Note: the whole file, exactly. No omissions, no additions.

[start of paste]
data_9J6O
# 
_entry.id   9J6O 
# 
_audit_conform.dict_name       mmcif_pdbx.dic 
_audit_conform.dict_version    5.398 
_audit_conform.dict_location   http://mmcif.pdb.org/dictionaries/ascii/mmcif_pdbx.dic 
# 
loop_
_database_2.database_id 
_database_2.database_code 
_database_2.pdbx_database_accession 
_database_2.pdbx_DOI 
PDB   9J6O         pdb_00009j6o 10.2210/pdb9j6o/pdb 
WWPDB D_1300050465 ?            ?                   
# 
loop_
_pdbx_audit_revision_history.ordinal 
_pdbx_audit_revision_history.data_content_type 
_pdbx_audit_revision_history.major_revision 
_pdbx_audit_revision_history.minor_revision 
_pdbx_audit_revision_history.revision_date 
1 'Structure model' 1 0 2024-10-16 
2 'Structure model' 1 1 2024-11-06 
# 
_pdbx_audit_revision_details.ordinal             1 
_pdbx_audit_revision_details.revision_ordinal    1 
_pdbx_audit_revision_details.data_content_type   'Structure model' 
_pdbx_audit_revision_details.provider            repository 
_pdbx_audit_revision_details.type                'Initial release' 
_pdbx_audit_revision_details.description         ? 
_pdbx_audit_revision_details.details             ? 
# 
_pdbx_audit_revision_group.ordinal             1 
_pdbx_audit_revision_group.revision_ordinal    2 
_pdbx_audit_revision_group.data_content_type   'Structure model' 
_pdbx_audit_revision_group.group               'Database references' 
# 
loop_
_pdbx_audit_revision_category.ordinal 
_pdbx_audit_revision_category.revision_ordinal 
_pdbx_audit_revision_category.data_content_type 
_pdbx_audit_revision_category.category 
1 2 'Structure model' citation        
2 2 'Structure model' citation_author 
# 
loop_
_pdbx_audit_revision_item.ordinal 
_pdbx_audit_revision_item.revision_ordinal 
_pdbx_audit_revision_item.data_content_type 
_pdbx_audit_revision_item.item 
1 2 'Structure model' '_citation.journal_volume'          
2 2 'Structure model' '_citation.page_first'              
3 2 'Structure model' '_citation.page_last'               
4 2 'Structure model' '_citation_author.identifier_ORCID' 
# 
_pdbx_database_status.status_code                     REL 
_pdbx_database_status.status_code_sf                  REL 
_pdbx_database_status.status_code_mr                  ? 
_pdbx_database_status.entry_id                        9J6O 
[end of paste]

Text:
data_9J6O
# 
_entry.id   9J6O 
# 
_audit_conform.dict_name       mmcif_pdbx.dic 
_audit_conform.dict_version    5.398 
_audit_conform.dict_location   http://mmcif.pdb.org/dictionaries/ascii/mmcif_pdbx.dic 
# 
loop_
_database_2.database_id 
_database_2.database_code 
_database_2.pdbx_database_accession 
_database_2.pdbx_DOI 
PDB   9J6O         pdb_00009j6o 10.2210/pdb9j6o/pdb 
WWPDB D_1300050465 ?            ?                   
# 
loop_
_pdbx_audit_revision_history.ordinal 
_pdbx_audit_revision_history.data_content_type 
_pdbx_audit_revision_history.major_revision 
_pdbx_audit_revision_history.minor_revision 
_pdbx_audit_revision_history.revision_date 
1 'Structure model' 1 0 2024-10-16 
2 'Structure model' 1 1 2024-11-06 
# 
_pdbx_audit_revision_details.ordinal             1 
_pdbx_audit_revision_details.revision_ordinal    1 
_pdbx_audit_revision_details.data_content_type   'Structure model' 
_pdbx_audit_revision_details.provider            repository 
_pdbx_audit_revision_details.type                'Initial release' 
_pdbx_audit_revision_details.description         ? 
_pdbx_audit_revision_details.details             ? 
# 
_pdbx_audit_revision_group.ordinal             1 
_pdbx_audit_revision_group.revision_ordinal    2 
_pdbx_audit_revision_group.data_content_type   'Structure model' 
_pdbx_audit_revision_group.group               'Database references' 
# 
loop_
_pdbx_audit_revision_category.ordinal 
_pdbx_audit_revision_category.revision_ordinal 
_pdbx_audit_revision_category.data_content_type 
_pdbx_audit_revision_category.category 
1 2 'Structure model' citation        
2 2 'Structure model' citation_author 
# 
loop_
_pdbx_audit_revision_item.ordinal 
_pdbx_audit_revision_item.revision_ordinal 
_pdbx_audit_revision_item.data_content_type 
_pdbx_audit_revision_item.item 
1 2 'Structure model' '_citation.journal_volume'          
2 2 'Structure model' '_citation.page_first'              
3 2 'Structure model' '_citation.page_last'               
4 2 'Structure model' '_citation_author.identifier_ORCID' 
# 
_pdbx_database_status.status_code                     REL 
_pdbx_database_status.status_code_sf                  REL 
_pdbx_database_status.status_code_mr                  ? 
_pdbx_database_status.entry_id                        9J6O 